How I Cooled My Son’s “Hot Button” Issues

I have a son, Seth, who is 3. Recently I decided to help him with his feelings on two hot-button issues–falling asleep by himself and having his hair washed. I normally listen to his big feelings when he brings an upset to me, using Staylistening in response to his cues. This time, I decided that I wanted to help him with both these issues because they affected our daily life, and because they weren’t getting better on their own. I approached both issues in the same way, and here’s how it went:

Falling Asleep – My husband and I have always snuggled with Seth until he falls asleep, but we had to read him two stories and rub his back for about 15 minutes every night before he could sleep. We were ready for him to learn to fall asleep by himself.

First, at bedtime, I explained that I wanted to talk to him about falling asleep by himself at night. I told him I wanted him to be able to do this, and why. He was very unhappy about it. I lay down on the bed with him and told him that it was time for him to fall asleep by himself and he started crying. I didn’t continue very long because he sounded scared and something didn’t seem right. I stayed with him until he fell asleep, but he didn’t sleep well and woke up in a bad mood, so I decided to reevaluate my plan.

I decided that I had moved too fast, and really, we weren’t in a hurry. I decided that I wanted to make sure that he was in charge even though I was key in bringing up his feelings. I remembered that when we toilet trained him last summer he was excited about it and proud of himself even though we had initiated it. I wanted him to feel proud of himself for falling asleep by himself. I also remembered Patty Wipfler’s advice about using the lightest push possible to help a child face a difficulty. I decided that telling him it was time to go to sleep was too strong, and that I could just ask him if he was ready to go to sleep by himself.

The next time I brought up the subject of going to sleep on his own, I asked him if we could get in bed and just talk about him falling asleep by himself. I told him that at the end of it he would get to decide if he wanted me to stay with him or not. He agreed. I also suggested that we could do it in little steps—I could sit outside his door, or in the next room. We got in bed and read a story, and then I asked him if he could go to sleep by himself now. He was a little bit upset, but didn’t really cry a lot. Then he said that he wanted the light on and shining into his face and that I could sit next to the bed. I did and he fell asleep quickly. Since then I’ve asked him to meet the same challenge by getting his permission first and then asking him if he was ready to go to sleep by himself. Twice more, he said no and cried hard and got angry for a good long time.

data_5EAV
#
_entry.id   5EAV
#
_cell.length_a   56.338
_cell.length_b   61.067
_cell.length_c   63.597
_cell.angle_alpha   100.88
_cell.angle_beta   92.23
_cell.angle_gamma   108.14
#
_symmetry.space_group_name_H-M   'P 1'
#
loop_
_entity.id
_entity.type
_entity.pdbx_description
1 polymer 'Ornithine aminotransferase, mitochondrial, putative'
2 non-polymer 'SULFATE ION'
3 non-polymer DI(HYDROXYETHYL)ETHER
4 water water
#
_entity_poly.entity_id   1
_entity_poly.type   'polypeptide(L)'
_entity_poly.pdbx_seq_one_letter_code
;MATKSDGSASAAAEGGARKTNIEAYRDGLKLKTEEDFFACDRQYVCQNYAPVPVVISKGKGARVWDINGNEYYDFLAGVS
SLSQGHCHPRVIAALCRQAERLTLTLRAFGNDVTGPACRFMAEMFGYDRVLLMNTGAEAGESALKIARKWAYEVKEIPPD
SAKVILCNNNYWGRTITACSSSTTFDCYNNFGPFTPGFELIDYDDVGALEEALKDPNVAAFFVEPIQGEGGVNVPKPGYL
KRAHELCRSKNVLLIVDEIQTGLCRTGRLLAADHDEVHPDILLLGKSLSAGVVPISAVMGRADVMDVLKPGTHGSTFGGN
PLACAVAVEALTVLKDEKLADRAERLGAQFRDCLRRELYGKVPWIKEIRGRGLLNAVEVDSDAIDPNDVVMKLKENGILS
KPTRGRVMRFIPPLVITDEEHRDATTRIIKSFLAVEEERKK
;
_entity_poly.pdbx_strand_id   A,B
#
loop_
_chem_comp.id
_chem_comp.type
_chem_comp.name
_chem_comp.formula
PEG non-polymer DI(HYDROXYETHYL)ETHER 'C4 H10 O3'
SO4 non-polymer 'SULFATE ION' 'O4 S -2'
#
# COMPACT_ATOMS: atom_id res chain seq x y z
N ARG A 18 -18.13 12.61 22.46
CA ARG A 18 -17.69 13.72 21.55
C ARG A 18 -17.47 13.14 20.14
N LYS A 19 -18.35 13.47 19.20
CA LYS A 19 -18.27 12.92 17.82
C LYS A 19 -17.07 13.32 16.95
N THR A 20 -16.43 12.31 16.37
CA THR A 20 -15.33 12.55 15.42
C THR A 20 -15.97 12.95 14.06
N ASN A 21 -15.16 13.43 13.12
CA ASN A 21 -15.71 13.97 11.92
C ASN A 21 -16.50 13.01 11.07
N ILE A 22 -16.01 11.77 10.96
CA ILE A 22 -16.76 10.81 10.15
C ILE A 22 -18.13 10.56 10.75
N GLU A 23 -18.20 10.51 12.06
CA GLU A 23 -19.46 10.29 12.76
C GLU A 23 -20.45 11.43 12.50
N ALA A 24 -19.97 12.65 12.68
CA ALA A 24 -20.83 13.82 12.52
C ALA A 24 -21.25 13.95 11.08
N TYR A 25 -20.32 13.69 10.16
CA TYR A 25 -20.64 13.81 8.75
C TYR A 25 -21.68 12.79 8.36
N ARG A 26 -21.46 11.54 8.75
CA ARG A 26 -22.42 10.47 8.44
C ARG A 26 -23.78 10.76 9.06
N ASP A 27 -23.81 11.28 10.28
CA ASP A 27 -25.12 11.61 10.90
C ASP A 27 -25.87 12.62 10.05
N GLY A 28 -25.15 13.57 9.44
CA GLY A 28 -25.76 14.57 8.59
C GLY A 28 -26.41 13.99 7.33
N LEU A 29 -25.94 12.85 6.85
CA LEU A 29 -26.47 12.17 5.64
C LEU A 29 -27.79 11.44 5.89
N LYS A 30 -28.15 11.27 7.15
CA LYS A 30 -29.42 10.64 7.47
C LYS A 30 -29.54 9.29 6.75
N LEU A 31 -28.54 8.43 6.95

Then we all got sick, and life became hectic, so I haven’t pursued this recently. But these few Staylistening times have made a huge difference. I still lie down with him, but now we just talk for a few minutes and then he falls asleep!  Also, he used to occasionally wake up in the middle of night, but since his last cry about sleeping, he hasn’t awakened once.

Hair Washing – I worked things similarly with hair washing, something he hates. His preference was to never wash his hair, and it was a huge battle to accomplish that bit of hygiene with him.

I picked a day when his hair wasn’t actually dirty, so I didn’t care if we washed his hair or not. I asked Seth if we could get in the bathtub and just talk about washing his hair, but that at the end of the conversation, he would get to decide if we actually washed his hair. He said yes. We got in the bathtub and played for a little while, and then I said, “OK Seth, now can I wash your hair?” He said no, and started crying. I kept asking over and over, and he cried really hard and also got mad and had a temper tantrum. (That was challenging in the bathtub!)

Every few minutes he would stop and ask if he still got to decide if we were really going to wash his hair at the end and I assured him that he did. Then he would go back to crying. After about 15 minutes he said he was ready to get out of the tub and didn’t want to have his hair washed. We got out and he was extremely bright and happy the rest of the day.

The next hair-washing episode was a few days later. It went exactly the same except that at the end of it he agreed to have his hair washed. I did it very slowly, with lots of stops for reassurance that he wasn’t getting water in his eyes and it was very successful. Since then he hasn’t been afraid to have his hair washed.

I was very excited about these projects because I was able to initiate the work that needed to be done, and yet he was in charge of how it went. I felt really good about having found a way for my son to be in charge, although I was choosing to push an issue with him.

Also it was clear to me that he knew that he was agreeing to work through his feelings. Because I wasn’t overpowering him, or insisting that the interaction turn out a particular way, I felt that I could push pretty hard in bringing up the idea of challenging his bedtime routine, and his bath time fears.

—a mother in Seattle, WA

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1 thought on “How I Cooled My Son’s “Hot Button” Issues”

  1. I love how this stuff works. A child’s intelligence, their willingness to express, our patience, our intelligence all swirling together to move life forward. Thank you for your post – in the middle of all else you’re doing you reached out to help others with your insight!

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